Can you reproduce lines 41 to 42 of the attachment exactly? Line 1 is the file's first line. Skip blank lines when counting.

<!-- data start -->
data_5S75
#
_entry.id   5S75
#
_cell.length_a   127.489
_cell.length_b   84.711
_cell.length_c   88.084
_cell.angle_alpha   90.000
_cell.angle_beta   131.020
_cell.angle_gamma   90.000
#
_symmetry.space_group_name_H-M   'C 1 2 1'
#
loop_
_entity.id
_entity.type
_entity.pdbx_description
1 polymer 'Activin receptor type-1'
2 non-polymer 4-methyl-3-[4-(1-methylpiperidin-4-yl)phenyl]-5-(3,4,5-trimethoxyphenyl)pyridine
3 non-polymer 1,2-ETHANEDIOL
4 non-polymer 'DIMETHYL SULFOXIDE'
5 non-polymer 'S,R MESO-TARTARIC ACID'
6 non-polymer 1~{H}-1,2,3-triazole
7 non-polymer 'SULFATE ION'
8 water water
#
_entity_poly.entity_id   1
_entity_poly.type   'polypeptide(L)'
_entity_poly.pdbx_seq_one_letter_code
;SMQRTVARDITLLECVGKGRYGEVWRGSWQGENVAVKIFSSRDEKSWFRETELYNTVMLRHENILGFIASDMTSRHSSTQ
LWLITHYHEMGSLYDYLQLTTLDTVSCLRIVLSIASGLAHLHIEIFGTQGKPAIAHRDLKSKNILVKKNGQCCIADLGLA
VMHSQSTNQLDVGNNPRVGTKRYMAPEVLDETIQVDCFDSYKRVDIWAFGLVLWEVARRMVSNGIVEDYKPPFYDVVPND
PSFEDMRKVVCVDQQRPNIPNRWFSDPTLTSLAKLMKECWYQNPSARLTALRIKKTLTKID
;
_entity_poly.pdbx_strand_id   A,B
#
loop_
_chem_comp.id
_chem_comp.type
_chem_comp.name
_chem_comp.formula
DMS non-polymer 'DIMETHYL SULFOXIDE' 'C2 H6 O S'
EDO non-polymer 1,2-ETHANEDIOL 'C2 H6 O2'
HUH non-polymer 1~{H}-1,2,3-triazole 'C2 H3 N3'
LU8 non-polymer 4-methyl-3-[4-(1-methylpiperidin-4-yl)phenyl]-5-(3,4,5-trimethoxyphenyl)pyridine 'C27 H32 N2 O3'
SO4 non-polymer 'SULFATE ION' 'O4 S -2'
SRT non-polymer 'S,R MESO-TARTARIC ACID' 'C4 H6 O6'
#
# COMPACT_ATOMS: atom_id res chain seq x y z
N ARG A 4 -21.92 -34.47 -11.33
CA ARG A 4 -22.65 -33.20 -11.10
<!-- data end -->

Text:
_chem_comp.formula
DMS non-polymer 'DIMETHYL SULFOXIDE' 'C2 H6 O S'